I’m a writer at heart, and writer was my sole occupation for a few years. So if I hadn’t been involved with studioSPACEnyc, I’d be writing more often. Although, we live in a world where it’s possible to do more than one thing at a time. So I still write, edit, and publish when I get a chance. It’s just not my main gig. I think artists have a need to create things and do something physical. So if not art, I think we’d all be doing something else hands-on.
LB: Name 3 artists to watch in your space and why?
Look out for Jacob M Fisher (@jacobmfisher.studio), Katelyn Liepins (@liepinsk), and James Moore (@jamesmooreHQ). Jacob is an installation artist with a playful style, transforming environments by modifying light and space and creating immersive experiences. Katelyn is a master of color and shape, who uses tape art to create large-scale, vibrant geometric forms. James is a pioneer of what we’ll call “cyber art”. He combines the worlds of lighting, murals, and sculpture to expose themes of futurism in our emerging digital world.
LB: Why Lightbox?
Besides being one of the coolest boutique event spaces in NYC, we appreciate people who appreciate the work we make. On top of that, everyone we’ve ever met at Lightbox has been amazing, with each person bringing a valuable skillset to the table and enabling us to do what we do best: create unforgettable art experiences.
This is what you missed from the ‘Breaking The Code: Why Tech Needs Women’ event that took place in our space, Spring 2016.
The tech industry needs women and Cosmopolitan, along with Intel and Rebecca Minkoff, were here to tell you why. This talk was centered around creating diverse teams in the workplace and how such diversity will set up companies for large scale future success.
In a male dominated industry, this event was meant to highlight the importance of women and remind us that creativity thrives in inclusive environments.
We sat down with Lightbox Lab artist, Julia Sinelnikova, who’s recognized for her unique hand-cut light sculptures, to discuss her creative process and more.
So you work with holograms, performance and digital culture. Where do your ideas come from, how do you create?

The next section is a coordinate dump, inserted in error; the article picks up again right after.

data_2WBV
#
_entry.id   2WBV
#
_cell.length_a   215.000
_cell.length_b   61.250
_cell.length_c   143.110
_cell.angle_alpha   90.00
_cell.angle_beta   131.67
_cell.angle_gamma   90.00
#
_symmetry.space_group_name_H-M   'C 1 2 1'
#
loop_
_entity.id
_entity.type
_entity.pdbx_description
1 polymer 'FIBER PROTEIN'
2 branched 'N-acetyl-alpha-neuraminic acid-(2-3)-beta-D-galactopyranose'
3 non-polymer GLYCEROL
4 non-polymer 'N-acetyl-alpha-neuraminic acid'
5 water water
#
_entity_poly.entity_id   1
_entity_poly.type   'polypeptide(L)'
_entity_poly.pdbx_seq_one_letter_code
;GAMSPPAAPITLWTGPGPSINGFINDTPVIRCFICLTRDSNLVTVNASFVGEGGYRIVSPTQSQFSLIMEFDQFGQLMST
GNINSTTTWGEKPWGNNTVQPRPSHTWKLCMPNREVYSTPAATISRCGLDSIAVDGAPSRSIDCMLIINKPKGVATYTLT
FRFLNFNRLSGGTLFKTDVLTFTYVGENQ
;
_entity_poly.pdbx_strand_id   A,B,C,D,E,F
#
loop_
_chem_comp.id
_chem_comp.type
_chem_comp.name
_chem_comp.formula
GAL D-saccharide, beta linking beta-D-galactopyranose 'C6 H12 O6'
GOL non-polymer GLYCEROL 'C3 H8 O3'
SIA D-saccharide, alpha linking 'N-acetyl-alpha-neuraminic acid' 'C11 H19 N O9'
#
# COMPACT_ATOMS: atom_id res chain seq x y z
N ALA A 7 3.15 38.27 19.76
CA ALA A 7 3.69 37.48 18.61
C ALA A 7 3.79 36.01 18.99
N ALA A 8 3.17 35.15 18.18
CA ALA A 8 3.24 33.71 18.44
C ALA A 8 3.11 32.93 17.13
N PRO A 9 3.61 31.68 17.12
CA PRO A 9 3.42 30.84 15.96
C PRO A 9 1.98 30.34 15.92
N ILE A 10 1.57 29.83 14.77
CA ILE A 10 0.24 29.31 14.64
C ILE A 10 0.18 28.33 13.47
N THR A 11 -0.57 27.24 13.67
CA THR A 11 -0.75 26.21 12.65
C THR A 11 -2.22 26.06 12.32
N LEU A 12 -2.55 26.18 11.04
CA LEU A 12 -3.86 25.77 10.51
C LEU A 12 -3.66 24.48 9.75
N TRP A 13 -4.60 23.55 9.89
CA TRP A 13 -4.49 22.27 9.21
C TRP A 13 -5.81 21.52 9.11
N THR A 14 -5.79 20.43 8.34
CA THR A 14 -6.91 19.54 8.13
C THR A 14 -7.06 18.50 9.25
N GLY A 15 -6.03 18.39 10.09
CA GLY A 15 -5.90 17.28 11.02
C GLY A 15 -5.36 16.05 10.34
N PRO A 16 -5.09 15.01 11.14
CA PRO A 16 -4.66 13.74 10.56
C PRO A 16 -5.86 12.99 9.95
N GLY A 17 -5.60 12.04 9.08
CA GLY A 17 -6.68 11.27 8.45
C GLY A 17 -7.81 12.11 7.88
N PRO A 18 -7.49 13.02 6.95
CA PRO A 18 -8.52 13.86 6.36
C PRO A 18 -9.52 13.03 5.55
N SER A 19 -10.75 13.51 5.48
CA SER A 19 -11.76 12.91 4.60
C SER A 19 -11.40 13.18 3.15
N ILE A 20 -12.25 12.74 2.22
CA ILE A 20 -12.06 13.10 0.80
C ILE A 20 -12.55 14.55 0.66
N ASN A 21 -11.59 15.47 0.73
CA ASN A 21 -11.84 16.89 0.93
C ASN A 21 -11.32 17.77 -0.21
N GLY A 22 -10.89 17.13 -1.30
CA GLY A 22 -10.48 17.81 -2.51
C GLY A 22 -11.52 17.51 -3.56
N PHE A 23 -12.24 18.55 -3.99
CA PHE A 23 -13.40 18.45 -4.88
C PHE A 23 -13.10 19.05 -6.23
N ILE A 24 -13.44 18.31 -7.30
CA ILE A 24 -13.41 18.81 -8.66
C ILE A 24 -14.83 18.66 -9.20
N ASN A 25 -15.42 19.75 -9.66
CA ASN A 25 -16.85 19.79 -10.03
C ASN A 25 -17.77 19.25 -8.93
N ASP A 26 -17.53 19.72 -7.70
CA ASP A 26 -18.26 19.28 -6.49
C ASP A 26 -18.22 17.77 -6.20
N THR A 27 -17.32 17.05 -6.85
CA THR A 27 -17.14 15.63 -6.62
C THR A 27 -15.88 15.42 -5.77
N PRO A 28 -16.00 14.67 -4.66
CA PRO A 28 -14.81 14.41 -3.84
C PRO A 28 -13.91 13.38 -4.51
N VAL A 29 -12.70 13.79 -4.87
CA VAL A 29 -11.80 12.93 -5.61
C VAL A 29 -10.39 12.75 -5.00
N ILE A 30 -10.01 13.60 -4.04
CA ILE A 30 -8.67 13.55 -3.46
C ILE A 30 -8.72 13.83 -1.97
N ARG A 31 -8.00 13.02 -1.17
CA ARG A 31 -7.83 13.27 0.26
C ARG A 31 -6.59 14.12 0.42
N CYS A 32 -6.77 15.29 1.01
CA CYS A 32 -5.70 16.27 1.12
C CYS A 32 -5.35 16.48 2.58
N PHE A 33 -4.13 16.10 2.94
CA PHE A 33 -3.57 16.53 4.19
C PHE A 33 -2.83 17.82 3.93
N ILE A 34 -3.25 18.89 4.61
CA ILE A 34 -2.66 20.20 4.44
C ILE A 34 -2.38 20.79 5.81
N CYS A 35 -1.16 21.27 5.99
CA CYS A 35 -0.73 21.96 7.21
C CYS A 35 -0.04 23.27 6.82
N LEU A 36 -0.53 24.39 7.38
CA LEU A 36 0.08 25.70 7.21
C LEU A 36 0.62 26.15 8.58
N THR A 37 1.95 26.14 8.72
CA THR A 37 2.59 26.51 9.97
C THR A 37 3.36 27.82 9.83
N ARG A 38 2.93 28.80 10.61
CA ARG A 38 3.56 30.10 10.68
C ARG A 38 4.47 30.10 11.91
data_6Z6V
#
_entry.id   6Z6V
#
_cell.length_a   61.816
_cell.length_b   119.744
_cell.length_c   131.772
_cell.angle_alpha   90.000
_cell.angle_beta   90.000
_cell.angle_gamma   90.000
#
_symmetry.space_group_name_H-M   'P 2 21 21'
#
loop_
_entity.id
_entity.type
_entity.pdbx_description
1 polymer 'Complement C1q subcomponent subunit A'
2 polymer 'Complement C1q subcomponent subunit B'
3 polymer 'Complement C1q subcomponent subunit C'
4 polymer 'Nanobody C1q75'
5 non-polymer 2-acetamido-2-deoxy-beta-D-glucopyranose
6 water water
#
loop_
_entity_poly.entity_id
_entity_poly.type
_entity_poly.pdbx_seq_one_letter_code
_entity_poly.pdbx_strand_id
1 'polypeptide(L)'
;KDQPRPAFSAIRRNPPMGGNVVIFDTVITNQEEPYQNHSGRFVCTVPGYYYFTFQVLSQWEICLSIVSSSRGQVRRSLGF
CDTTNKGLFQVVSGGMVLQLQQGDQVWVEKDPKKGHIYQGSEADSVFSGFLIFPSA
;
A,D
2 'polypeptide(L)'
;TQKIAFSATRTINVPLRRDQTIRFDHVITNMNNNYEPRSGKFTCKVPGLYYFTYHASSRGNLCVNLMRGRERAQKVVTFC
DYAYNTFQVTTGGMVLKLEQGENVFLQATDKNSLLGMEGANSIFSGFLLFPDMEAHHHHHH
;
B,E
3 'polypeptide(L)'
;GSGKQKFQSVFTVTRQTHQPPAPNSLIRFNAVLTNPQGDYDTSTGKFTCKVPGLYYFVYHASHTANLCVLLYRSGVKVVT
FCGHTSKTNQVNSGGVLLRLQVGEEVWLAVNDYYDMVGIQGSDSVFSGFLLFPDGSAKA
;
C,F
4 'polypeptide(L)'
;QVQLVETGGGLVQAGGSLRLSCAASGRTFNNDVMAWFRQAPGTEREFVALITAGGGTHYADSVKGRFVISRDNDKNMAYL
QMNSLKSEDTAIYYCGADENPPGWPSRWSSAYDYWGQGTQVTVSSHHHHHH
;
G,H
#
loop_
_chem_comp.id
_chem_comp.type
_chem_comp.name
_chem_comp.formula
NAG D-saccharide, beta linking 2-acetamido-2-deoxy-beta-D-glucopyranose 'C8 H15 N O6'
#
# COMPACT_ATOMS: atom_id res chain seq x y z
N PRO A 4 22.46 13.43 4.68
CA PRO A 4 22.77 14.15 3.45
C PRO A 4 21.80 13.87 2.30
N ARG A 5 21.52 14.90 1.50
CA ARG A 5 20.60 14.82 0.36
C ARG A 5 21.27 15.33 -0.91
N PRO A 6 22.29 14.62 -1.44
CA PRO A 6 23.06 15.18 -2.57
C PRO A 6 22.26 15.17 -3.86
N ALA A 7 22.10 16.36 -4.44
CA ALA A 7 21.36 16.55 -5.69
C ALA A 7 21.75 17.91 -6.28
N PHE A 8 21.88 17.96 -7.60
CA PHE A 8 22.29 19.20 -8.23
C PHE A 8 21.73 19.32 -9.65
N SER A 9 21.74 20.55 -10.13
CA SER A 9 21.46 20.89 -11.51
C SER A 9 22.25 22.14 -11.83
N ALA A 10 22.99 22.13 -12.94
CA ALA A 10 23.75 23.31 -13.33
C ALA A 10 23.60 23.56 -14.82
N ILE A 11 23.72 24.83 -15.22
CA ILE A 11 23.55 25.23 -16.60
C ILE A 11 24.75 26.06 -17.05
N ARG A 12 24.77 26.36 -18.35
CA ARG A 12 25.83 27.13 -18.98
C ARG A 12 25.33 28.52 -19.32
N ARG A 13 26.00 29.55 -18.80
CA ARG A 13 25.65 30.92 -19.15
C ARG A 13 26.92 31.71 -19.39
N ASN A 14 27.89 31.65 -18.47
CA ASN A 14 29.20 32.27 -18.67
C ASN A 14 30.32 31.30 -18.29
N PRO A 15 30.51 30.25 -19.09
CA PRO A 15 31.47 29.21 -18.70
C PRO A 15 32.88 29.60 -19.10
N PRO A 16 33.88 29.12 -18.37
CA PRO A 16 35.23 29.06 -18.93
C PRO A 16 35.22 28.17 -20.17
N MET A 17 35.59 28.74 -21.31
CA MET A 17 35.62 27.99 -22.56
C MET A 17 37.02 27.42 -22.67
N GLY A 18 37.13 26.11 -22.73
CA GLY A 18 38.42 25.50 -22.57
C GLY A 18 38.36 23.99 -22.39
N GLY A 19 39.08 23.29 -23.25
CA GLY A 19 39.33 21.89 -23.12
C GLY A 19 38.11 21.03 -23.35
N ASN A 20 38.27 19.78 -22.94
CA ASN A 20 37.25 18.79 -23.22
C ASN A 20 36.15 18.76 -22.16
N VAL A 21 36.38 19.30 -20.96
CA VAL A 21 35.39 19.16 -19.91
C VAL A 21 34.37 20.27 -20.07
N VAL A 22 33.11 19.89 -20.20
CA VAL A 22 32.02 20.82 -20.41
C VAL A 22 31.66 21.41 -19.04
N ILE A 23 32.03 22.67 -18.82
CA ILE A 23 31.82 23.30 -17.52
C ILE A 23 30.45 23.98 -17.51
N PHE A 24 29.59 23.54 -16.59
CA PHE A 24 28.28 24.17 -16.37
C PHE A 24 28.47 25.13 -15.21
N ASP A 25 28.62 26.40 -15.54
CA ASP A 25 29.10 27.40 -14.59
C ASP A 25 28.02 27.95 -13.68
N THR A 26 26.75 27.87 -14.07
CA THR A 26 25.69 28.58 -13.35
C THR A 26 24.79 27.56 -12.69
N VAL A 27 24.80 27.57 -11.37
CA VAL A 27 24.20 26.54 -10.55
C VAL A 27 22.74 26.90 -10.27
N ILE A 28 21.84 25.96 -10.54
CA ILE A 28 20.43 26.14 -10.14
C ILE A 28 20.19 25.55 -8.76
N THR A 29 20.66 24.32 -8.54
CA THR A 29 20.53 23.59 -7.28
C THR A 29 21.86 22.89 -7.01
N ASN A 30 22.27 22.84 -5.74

My work explores intersections between nature, technology and spirituality. I was influenced by occult folklore as a child in Russia, and today use archetypes pulled from this to engage with my immersive environmental works, as with my character, “The Oracle.” Visual imagery which leads my mind includes foliage and the cell structures of plants, mandalas and shapes found through meditation. Building my sculptures, and the performances which activate them, is a spiritual ritual aimed at drawing audiences into a state of self-awareness.
When I begin a project, I make drawings of how I want it to appear from numerous angles, and write about it in my notebook for several weeks. Sometimes the image of the final work hits me right away, whereas other times I am inspired by a material, and the work grows more organically – a modular form. My installations are site specific, so when I see a space, my mind does math to determine the objects and light beams to be arranged.
What comes first the art or the technology?
All the technology you need lies in your mind and hands.
If not an artist, then what would you be?
I was enrolled in extracurricular art classes as early as the second grade, and friends say they could not imagine me doing anything else. I agree. However, it took me years of working in the art world to realize I needed to focus on producing my vision full time. I considered going to college for sociology, english or computer science early on, and worked on an environmental campaign for a year in Texas after graduating high school a year early. In NYC I worked at various organizations such as Christie’s, Brooklyn Museum and output until I finally went freelance, and put the production skills I had learned to use by running my own studio.
If you could have dinner with anyone (dead or alive) who would it be and why?
That’s a tough question, but it would be M.I.A. She has done incredible work using the global pop culture platform to speak articulately about humanitarian issues, which is so rare in the mainstream creative landscape. I remember seeing her photo and a brief write up introducing her on the last page of The New Yorker way back when, and next thing she was touring worldwide. I just admire her and think we would get along.
Lightbox was a great space to collaborate for producing my new-media based work. The work requires a hanging sculptural installation, and the space was ready for rigging, complete with ladders and adjustable lighting. I also needed several projectors to map, which the space has many of. We planned a one night opening event this past fall with two other participating artist groups, and the location was great for our guests because it is right next to Times Square, NYC.